When Congress began pushing hard for some kind of Space Force the biggest concern lawmakers had was improving space acquisition. After the Space Force was created the Office of Secretary of Defense created a new space acquisition authority outside the control of the new service that was supposed to train and equip space warriors. The Space Development Agency has shown no signs of going away, though criticism of what appears to be its duplicative efforts and uncertain future persist. Instead, it may have come up with answers to some of the most difficult questions raised by the new American way of war, All Domain Operations. In this op-ed, Rebecca Grant tackles these thorny issues. Read on! The Editor.
The Space Force faces an acid test as the effort to buy small satellites for the National Defense Space Architecture accelerates. The SDA constellation of up to 500 small satellites is destined one day to carry critical battle communications for the joint force.
“The satellites will be able to provide missile tracking data for hypersonic glide vehicles and the next generation of advanced missile threats,” Space Development Agency Director Derek Tournear said in February. Ultimately the architecture will take data “from multiple tracking systems, fuse those, calculate a fire control solution, and then the transport satellites will be able to send those data down directly to a weapons platform via a tactical data link, or some other means.”
The National Defense Space Architecture has to pull off what’s eluded warfighters: connecting sensors and shooters to face down those hypersonic missiles Putin brags about, plus anything China may dish out.
That’s a rather enormous mission. Its success rides on whether the new network can indeed fuse and prioritize data and feed it “directly to weapons and weapons platforms,” as SDA plans.
Moving crisp and accurate targeting data among the sensors and shooters is regarded as the key to victory in All Domain Operations. Done right, this could be the survivable, scalable JADC2 network the Department of the Air Force, Army and Navy are striving for.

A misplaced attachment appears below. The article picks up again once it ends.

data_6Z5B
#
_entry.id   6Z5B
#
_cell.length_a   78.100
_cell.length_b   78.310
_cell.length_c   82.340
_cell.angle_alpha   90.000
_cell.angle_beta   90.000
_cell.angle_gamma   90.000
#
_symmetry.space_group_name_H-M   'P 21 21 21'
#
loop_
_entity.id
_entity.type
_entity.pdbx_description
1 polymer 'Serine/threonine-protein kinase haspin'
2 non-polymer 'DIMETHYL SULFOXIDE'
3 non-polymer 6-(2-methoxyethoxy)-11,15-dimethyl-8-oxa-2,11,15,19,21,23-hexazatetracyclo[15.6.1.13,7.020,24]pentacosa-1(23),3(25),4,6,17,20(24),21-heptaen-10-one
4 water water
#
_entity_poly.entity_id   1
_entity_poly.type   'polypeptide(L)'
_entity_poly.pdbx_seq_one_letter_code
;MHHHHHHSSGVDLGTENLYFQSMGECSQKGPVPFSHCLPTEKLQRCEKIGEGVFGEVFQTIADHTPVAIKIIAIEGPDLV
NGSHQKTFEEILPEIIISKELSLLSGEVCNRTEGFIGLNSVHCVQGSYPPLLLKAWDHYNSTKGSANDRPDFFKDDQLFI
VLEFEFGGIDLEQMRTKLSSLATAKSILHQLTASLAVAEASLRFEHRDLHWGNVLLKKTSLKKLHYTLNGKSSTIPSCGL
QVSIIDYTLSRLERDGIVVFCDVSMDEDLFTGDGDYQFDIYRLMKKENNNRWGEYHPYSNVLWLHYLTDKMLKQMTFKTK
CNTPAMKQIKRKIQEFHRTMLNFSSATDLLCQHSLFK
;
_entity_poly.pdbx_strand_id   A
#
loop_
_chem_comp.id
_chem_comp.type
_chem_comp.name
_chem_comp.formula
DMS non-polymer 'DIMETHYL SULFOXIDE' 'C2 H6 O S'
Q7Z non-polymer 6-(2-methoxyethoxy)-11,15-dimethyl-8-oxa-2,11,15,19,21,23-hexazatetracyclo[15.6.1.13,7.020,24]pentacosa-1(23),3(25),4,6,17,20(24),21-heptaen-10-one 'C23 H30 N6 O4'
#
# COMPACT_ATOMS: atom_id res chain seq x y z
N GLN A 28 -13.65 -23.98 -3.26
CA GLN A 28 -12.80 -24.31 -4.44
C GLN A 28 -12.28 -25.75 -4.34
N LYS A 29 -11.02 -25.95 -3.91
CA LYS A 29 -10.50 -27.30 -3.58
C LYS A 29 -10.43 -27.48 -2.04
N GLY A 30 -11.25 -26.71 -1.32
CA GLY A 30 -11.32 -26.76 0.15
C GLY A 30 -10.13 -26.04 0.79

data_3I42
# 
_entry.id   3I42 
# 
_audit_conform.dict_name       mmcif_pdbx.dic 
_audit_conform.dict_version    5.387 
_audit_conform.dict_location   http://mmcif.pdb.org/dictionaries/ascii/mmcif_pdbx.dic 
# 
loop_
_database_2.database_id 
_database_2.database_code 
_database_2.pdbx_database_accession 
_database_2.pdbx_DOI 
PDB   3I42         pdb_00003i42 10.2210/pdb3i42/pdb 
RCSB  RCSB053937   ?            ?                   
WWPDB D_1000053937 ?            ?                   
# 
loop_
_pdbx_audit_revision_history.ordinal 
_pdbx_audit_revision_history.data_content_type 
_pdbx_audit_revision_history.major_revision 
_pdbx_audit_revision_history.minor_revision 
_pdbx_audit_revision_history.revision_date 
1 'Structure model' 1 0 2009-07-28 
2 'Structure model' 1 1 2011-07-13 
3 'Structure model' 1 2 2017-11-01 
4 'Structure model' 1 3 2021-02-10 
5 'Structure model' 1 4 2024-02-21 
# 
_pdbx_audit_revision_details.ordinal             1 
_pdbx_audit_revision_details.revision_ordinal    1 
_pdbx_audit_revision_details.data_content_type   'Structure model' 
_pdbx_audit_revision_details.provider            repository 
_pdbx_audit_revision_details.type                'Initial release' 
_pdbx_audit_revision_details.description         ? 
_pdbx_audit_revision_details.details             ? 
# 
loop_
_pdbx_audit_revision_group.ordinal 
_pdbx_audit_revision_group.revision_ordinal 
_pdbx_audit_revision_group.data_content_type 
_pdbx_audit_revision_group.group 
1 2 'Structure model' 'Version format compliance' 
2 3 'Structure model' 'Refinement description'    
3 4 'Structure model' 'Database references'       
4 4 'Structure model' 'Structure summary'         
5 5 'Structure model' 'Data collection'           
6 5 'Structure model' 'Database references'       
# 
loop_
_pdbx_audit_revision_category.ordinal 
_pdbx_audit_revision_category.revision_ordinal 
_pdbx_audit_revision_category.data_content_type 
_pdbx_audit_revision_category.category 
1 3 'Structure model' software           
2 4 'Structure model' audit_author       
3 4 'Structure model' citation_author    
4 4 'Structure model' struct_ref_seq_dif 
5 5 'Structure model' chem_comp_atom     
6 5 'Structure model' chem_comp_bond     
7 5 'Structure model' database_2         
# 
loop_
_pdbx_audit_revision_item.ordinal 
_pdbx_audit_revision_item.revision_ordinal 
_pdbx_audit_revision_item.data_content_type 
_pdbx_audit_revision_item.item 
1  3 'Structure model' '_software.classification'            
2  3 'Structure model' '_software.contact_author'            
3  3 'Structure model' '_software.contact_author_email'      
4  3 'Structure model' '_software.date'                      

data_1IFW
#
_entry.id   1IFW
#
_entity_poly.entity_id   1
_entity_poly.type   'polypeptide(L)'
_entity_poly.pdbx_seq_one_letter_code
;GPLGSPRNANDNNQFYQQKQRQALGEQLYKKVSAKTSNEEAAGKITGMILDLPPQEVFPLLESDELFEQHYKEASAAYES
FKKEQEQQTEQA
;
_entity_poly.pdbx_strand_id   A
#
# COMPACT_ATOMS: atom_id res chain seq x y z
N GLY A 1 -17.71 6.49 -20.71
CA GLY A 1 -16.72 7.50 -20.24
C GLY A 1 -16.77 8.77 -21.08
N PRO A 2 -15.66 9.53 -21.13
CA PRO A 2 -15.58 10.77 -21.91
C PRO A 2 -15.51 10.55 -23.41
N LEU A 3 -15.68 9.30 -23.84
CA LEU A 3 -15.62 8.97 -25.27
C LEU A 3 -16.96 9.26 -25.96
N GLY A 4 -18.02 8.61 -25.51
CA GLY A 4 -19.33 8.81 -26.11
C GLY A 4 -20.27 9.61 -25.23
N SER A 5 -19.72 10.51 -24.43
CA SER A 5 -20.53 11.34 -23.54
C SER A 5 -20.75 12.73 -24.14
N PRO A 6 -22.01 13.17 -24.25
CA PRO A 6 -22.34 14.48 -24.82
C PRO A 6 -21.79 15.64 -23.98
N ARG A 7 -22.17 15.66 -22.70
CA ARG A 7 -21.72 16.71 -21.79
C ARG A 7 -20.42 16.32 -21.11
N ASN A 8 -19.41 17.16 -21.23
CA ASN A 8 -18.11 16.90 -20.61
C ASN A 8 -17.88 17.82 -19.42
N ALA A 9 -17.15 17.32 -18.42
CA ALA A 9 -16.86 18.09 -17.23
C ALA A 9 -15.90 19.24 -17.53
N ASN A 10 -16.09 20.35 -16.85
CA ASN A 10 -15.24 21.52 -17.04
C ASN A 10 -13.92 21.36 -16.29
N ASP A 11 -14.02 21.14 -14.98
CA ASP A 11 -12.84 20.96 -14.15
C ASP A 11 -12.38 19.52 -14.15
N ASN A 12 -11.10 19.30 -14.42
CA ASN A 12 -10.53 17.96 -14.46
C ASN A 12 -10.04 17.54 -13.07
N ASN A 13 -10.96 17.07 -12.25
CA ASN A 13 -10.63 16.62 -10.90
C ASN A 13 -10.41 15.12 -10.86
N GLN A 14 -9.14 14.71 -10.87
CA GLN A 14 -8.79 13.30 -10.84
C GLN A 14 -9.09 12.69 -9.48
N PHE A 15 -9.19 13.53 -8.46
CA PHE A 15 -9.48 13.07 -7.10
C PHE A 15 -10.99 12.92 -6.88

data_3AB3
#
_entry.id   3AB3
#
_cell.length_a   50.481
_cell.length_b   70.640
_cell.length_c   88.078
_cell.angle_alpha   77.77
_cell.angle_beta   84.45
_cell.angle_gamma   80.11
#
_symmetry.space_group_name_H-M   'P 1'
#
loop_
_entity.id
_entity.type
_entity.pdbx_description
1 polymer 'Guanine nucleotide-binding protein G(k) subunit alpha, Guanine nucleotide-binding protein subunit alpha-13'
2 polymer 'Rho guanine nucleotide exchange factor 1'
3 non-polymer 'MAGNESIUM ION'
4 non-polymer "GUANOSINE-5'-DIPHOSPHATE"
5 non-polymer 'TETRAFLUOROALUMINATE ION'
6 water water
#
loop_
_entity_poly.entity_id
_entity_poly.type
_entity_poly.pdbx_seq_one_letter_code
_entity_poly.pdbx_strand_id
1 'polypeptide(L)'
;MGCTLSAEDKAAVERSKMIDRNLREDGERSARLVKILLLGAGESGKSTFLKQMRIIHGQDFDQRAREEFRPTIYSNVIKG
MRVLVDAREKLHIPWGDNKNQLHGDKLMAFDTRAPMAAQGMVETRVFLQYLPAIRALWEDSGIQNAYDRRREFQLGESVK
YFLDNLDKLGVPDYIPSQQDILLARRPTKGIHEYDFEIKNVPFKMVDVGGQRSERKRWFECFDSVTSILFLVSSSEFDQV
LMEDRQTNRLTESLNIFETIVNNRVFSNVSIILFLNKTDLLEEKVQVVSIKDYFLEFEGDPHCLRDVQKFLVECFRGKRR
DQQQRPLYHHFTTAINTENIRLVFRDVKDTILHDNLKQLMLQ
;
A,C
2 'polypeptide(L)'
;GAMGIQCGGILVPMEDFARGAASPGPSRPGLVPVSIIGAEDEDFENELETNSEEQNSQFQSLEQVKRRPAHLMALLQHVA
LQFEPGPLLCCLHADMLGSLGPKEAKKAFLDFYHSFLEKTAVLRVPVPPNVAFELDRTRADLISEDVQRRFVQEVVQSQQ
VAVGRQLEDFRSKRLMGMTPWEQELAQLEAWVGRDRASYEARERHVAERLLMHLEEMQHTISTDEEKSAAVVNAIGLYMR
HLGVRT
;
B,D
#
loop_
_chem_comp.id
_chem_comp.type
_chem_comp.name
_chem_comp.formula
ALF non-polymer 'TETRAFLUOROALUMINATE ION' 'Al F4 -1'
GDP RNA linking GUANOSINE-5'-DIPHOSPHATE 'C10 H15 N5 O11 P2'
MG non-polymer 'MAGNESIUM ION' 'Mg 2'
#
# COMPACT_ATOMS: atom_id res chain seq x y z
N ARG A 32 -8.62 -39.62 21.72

It’s no secret that the current space-based system is vulnerable. The Air Force has taken steps toward building mesh networks in the air domain, using high-altitude platforms like the U-2 and Global Hawk, for example.
The National Defense Space Architecture goes one better, conceptualizing a space-borne mesh network that all domains can tap into. Mesh networks with many nodes can reroute data so enemies would have to destroy almost every node to take down the network completely. Some 500 satellites should ensure wartime performance.
It sounds good, but I have my doubts.
Not about the technology, per se. Multiple companies are already on contract or competing to provide the satellites and launch services. In June, four demo satellites will launch to test laser networking and optical links. These low-latency optical links can carry much more data between satellites on orbit. Of course, every component of the satellites, their laser terminals, software and ground links must be free from intrusive Chinese components or other supply chain factors that could create vulnerability.
Still, to my mind the hard part is structuring the data hand-off. Decisions will come up on how much data management takes place on the satellites and how they will use software-defined communications. Enter service politics.
To field the new network, Space Force Guardians must work with the Air Force and other services to set requirements for waveforms, data routing and even the various antennae ingesting data on platforms as diverse as stealth fighters and bombers, Navy ships, and Army land-based missiles and many more. Unmanned platforms will be in the mesh as well. Don’t forget all that must be shielded from cyber intrusion, too, although here again, a mesh is less vulnerable than a single node.